Press Releases

1997 Releases

Breakdown in Social Trust Linked to Higher Mortality Rates in States

For immediate release: September 30, 1997

Boston, MA--Harvard School of Public Health investigators report in a new study that "social capital," or the extent to which there is trust among citizens, often expressed in the degree to which people are active in civic organizations, explains variations in mortality between U.S. states. Further, the authors find a direct association between the gap between rich and poor and the stock of social capital. This work is published in this week's American Journal of Public Health.

This large ecological study is the first to examine the interrelationship between income disparity, social capital and certain diseases and death. Social capital is often expressed in the degree to which people are active in bowling leagues, soccer clubs, hobby groups and other community organizations.

Ichiro Kawachi, MD, associate professor of health and social behavior at the Harvard School of Public Health and first author on the study, explains, "For some time it has been known that poverty is associated with a decline in health status. Similarly, social isolation is associated with health problems and shortened life. Our previous work (British Medical Journal 1996, vol. 312. pp. 1004-7) found that income distribution in states was linked to variations in mortality and, indeed, death from certain causes such as heart disease, cancer and homicide. We became interested in whether social capital, or the extent to which people feel a sense of trust and involvement in their communities, might actually be responsible for the observed differences in health and mortality."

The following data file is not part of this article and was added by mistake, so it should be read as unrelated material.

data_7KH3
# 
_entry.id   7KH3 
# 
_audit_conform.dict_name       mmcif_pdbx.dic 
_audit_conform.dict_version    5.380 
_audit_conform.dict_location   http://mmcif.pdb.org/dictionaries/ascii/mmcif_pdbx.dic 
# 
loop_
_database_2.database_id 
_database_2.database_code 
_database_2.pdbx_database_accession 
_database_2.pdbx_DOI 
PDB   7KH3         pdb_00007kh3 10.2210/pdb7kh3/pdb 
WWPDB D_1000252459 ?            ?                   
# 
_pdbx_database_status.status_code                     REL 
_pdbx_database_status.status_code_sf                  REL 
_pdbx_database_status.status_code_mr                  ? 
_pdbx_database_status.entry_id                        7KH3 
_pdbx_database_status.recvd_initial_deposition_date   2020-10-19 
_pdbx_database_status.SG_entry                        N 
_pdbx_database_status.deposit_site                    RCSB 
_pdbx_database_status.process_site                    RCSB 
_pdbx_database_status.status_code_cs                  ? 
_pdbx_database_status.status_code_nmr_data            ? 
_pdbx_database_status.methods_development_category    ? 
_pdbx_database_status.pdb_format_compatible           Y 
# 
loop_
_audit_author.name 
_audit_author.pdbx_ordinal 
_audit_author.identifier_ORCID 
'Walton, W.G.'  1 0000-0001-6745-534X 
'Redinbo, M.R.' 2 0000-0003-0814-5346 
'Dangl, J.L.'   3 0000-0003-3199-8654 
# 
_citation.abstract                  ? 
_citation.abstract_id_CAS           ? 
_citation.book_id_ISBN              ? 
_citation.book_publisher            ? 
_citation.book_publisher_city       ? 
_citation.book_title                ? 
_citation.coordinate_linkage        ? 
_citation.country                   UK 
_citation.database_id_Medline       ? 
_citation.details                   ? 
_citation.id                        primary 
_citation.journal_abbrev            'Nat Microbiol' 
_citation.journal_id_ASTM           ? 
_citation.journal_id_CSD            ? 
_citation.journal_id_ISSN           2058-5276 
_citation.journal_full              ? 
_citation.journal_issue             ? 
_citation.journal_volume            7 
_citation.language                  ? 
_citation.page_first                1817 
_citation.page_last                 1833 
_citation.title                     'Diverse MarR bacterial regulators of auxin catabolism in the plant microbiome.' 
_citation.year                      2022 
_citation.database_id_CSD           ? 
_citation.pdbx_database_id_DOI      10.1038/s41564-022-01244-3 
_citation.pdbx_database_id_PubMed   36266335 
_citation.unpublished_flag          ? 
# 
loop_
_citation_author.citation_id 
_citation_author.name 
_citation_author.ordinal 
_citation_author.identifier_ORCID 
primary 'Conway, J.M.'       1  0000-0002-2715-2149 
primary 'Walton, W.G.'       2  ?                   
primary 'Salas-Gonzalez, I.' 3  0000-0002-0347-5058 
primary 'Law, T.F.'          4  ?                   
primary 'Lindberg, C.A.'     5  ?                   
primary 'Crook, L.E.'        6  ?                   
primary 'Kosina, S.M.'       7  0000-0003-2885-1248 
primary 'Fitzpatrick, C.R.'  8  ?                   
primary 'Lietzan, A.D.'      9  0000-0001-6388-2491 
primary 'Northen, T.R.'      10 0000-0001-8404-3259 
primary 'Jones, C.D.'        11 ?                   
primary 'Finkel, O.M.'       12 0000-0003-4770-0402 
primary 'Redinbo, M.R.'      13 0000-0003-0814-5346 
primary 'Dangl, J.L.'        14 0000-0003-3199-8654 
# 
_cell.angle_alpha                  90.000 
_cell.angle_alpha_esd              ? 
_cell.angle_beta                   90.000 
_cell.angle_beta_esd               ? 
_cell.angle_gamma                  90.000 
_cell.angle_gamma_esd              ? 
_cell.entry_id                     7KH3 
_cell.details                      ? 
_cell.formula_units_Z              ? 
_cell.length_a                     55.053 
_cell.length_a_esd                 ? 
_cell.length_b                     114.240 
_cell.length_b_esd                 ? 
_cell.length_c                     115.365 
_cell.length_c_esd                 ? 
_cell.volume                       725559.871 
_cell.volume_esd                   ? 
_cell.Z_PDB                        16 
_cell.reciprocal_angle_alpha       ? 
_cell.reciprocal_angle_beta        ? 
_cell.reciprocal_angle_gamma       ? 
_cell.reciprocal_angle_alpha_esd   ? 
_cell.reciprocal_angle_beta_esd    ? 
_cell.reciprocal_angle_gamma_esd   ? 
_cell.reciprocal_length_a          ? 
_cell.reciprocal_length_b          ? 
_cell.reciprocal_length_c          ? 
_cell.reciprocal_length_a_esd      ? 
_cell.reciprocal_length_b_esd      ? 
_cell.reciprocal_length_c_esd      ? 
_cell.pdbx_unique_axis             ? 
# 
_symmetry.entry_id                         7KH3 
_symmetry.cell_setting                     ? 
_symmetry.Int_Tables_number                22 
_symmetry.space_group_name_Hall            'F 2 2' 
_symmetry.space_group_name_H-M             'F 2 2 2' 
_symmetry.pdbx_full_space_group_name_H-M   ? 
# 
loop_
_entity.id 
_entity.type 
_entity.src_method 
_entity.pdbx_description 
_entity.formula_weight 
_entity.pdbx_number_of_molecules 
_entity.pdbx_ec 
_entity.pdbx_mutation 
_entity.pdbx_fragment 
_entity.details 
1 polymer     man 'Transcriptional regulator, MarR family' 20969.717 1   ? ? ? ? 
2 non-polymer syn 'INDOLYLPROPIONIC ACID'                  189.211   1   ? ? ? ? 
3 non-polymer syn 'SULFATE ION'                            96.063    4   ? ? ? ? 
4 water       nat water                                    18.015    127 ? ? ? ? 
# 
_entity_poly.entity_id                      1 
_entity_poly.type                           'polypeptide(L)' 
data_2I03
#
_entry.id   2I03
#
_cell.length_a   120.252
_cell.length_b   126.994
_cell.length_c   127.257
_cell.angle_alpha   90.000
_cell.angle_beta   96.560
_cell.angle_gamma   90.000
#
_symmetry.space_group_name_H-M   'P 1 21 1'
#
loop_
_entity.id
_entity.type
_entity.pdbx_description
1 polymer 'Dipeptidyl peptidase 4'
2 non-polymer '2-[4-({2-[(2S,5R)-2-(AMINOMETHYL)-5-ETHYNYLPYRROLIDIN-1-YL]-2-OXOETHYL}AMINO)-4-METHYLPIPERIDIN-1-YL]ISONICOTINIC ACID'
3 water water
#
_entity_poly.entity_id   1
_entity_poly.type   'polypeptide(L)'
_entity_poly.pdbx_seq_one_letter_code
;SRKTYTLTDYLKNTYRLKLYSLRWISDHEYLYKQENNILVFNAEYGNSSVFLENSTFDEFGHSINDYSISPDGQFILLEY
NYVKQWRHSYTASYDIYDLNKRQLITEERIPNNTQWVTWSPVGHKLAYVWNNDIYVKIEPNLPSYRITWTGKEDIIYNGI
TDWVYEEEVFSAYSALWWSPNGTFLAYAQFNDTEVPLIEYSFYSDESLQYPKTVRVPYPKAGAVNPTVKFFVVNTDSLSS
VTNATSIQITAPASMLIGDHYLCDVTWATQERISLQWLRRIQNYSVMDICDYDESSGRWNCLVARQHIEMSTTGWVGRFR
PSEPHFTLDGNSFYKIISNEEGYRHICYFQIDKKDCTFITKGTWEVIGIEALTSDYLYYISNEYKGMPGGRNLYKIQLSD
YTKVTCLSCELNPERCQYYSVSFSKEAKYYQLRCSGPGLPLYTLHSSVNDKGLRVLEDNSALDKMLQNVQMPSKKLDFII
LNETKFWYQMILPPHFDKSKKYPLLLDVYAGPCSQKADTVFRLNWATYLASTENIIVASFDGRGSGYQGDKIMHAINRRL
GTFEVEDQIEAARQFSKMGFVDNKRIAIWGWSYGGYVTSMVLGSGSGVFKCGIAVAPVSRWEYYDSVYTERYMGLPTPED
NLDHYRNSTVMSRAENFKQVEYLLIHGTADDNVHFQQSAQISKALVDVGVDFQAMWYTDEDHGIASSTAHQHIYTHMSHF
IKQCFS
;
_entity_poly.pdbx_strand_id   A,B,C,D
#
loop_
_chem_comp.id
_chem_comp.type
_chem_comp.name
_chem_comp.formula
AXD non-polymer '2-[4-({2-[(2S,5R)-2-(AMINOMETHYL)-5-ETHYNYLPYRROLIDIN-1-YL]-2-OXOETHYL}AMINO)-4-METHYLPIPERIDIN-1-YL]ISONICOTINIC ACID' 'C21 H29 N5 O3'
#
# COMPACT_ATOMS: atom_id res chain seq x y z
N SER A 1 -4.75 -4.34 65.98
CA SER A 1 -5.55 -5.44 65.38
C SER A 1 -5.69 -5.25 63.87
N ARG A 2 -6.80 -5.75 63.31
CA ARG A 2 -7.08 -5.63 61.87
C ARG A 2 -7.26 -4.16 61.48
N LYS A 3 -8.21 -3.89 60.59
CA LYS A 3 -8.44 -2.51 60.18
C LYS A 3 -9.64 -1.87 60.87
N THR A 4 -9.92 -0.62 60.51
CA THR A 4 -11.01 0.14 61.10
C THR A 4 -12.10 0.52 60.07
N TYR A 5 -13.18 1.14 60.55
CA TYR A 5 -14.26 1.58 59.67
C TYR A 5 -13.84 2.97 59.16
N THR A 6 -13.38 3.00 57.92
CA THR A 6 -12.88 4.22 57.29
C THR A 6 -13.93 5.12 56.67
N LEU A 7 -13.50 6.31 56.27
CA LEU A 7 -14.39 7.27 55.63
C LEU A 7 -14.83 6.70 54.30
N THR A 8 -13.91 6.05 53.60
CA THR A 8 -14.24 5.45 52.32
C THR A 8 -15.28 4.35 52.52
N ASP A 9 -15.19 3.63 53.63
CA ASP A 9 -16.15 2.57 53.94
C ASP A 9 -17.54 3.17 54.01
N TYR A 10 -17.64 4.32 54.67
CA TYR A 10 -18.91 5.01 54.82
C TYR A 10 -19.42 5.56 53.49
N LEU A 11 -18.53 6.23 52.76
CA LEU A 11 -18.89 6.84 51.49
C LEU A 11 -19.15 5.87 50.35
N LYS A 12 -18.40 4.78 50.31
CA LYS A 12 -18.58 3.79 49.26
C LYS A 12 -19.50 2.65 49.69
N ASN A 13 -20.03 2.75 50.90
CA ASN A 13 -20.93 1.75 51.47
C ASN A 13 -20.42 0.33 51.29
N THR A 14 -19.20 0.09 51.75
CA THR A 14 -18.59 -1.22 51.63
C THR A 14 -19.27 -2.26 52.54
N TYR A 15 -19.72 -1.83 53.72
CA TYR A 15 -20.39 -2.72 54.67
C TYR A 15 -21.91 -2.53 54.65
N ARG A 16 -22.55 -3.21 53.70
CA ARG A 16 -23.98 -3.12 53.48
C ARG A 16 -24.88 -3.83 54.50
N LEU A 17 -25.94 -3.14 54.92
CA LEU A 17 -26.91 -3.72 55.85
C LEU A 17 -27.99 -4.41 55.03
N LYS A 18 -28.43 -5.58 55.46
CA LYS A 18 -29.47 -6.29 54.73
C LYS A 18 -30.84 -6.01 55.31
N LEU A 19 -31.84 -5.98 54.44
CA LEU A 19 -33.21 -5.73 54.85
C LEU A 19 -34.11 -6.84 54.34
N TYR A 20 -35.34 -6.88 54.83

He continues, "In fact, we find that as income inequality increases, the level of social mistrust increases. This in turn is associated with increased mortality rates." To illustrate the health impact of the presence or absence of social trust, the authors estimate that a 10% higher level of trust was associated with an 8% lower death rate from all causes. A similar significant inverse relationship is observed in the study between participation in civic groups and mortality.

Kawachi continues, "It is important to recognize that our study does not preclude the possibility that a decline in social trust in turn has an impact on income disparity. Nevertheless, our work shows that the growing gap between rich and poor, and its potential impact on the social fabric of communities, has health effects that warrant a deeper understanding."

For further information, please contact:

Robin Herman
Office of Communications
Harvard School of Public Health
677 Huntington Avenue
Boston, MA 02115
Phone: 617-432-4752
Email: rherman@hsph.harvard.edu